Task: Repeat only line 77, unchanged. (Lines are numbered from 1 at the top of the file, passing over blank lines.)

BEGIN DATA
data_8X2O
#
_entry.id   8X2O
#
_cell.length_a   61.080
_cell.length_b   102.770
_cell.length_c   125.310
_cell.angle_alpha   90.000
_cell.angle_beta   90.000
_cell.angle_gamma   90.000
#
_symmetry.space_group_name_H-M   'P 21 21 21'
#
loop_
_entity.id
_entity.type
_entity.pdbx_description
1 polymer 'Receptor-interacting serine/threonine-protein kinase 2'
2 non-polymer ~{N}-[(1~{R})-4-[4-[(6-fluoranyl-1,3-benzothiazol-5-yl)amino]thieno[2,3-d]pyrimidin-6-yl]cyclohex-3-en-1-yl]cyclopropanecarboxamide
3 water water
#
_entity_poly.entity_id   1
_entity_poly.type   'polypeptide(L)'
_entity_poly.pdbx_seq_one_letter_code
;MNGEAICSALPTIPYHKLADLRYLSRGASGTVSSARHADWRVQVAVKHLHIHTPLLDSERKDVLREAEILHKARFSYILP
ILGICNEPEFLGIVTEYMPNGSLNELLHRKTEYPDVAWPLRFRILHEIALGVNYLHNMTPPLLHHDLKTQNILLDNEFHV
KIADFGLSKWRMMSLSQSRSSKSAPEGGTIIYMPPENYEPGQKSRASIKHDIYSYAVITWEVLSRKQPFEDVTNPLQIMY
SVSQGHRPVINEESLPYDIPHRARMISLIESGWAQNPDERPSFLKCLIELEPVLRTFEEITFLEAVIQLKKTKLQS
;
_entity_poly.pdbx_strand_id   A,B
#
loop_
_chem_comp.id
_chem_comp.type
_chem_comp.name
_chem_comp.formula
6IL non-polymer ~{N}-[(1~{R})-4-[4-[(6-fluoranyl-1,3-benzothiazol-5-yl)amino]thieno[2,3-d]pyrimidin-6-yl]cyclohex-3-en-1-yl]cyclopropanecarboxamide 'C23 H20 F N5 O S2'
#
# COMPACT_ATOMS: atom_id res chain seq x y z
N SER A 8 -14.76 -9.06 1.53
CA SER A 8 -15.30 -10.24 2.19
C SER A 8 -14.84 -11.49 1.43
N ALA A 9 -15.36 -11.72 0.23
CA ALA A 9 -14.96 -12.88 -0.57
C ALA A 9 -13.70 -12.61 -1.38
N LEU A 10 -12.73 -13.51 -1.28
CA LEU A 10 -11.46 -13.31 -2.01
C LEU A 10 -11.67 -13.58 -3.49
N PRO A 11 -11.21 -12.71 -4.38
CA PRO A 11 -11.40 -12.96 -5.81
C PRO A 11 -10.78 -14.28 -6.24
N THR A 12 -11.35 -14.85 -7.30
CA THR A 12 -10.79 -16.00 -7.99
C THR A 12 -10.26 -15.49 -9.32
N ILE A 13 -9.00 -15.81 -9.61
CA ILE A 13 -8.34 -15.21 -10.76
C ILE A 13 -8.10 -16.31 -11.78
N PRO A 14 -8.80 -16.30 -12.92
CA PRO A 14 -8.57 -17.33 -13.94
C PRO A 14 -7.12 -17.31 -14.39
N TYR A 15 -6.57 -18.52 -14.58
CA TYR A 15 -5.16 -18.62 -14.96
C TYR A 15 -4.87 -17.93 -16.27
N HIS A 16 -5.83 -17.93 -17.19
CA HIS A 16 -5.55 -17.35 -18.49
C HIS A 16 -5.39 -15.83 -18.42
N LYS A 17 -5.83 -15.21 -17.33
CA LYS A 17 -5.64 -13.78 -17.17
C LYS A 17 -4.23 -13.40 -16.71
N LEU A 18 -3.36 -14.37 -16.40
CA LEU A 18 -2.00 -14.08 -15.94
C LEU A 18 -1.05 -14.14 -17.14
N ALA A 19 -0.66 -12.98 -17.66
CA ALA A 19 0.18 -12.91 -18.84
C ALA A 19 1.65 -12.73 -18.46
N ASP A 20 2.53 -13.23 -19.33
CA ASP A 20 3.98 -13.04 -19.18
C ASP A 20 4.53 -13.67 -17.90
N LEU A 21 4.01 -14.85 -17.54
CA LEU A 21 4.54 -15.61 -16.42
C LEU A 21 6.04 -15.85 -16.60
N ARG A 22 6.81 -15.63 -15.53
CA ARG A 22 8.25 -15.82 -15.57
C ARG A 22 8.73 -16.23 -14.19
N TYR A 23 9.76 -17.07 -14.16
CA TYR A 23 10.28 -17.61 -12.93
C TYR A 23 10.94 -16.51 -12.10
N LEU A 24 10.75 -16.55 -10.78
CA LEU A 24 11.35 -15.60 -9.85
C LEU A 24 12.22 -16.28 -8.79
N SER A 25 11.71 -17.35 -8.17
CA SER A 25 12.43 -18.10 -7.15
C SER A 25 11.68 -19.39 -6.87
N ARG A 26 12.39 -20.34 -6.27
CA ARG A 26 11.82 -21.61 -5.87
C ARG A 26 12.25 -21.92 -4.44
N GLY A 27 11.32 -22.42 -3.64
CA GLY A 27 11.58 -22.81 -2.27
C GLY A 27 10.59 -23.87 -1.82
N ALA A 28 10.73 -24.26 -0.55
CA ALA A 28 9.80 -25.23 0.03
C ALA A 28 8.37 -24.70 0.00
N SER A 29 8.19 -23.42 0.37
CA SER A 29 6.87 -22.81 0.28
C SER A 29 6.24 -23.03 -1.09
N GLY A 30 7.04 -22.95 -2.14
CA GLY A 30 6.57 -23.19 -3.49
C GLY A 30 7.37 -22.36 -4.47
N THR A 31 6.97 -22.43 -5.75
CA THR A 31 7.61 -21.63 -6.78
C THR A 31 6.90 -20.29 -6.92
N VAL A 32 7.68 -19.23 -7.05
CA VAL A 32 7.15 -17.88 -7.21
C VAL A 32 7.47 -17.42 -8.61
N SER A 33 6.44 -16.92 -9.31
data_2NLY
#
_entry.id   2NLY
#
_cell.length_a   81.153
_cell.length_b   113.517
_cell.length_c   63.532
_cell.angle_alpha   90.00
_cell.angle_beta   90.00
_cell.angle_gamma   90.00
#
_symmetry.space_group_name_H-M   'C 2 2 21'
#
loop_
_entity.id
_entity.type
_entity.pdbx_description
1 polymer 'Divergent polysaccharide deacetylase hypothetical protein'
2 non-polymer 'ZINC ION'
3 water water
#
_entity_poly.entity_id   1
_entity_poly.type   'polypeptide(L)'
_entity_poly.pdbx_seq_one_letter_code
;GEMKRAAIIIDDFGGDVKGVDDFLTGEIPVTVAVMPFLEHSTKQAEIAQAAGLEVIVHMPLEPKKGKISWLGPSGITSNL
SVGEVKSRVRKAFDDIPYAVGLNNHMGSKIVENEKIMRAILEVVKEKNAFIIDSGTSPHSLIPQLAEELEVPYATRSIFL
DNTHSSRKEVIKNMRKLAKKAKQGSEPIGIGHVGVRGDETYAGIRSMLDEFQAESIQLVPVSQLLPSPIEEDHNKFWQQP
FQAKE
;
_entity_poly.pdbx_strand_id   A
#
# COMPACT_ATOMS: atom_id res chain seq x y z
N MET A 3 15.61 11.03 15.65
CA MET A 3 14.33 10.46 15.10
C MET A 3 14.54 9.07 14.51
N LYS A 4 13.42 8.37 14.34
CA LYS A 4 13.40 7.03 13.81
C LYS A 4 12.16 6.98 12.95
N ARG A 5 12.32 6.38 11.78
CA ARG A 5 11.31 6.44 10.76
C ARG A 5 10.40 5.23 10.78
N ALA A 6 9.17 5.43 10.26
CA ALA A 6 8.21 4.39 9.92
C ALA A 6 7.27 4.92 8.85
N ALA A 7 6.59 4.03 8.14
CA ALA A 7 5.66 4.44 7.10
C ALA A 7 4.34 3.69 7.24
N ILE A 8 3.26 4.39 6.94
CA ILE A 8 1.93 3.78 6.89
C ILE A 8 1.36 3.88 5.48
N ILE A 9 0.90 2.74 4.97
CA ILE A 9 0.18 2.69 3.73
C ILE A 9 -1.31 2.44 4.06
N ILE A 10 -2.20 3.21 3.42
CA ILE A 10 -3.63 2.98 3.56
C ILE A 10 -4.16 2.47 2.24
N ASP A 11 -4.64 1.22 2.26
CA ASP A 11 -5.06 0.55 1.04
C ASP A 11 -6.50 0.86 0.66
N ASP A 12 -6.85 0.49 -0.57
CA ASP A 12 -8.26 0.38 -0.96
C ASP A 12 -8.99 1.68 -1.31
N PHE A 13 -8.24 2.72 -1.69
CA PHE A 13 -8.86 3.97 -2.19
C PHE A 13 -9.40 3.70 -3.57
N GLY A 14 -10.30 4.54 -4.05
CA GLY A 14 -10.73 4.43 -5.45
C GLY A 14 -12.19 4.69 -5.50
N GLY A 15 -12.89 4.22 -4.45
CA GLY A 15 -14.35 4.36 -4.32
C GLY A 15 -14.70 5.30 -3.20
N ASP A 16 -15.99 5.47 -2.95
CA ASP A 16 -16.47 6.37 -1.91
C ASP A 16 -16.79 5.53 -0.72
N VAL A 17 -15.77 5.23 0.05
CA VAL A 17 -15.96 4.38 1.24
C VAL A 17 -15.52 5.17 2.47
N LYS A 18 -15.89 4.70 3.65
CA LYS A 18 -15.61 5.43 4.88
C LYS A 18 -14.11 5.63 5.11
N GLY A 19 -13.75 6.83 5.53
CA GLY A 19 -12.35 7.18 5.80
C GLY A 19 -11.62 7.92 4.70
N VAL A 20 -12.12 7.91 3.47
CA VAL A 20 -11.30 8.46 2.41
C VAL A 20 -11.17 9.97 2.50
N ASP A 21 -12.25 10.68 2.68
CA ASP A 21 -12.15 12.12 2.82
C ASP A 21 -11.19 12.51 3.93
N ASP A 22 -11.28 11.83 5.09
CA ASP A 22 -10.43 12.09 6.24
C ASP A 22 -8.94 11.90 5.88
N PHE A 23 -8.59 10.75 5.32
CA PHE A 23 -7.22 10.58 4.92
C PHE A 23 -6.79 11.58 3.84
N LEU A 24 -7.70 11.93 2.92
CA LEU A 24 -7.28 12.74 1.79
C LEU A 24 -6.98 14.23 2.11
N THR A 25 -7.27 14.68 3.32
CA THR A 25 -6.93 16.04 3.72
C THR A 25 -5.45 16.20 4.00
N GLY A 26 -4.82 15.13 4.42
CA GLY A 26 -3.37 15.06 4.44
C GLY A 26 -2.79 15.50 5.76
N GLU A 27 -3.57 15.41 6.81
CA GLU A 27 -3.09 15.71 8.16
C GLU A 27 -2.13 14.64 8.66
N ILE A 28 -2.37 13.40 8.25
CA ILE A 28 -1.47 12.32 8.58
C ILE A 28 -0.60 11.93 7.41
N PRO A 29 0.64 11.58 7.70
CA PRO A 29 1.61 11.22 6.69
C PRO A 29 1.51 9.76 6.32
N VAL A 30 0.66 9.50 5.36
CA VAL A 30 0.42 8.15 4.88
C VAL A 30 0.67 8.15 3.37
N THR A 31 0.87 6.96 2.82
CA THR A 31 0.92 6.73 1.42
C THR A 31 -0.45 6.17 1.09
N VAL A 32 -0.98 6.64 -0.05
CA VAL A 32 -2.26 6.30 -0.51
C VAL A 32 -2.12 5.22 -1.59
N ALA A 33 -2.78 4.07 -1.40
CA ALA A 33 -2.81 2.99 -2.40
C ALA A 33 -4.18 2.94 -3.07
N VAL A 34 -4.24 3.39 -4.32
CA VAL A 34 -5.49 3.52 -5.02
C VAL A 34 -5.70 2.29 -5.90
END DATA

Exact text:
CA ASP A 20 3.98 -13.04 -19.18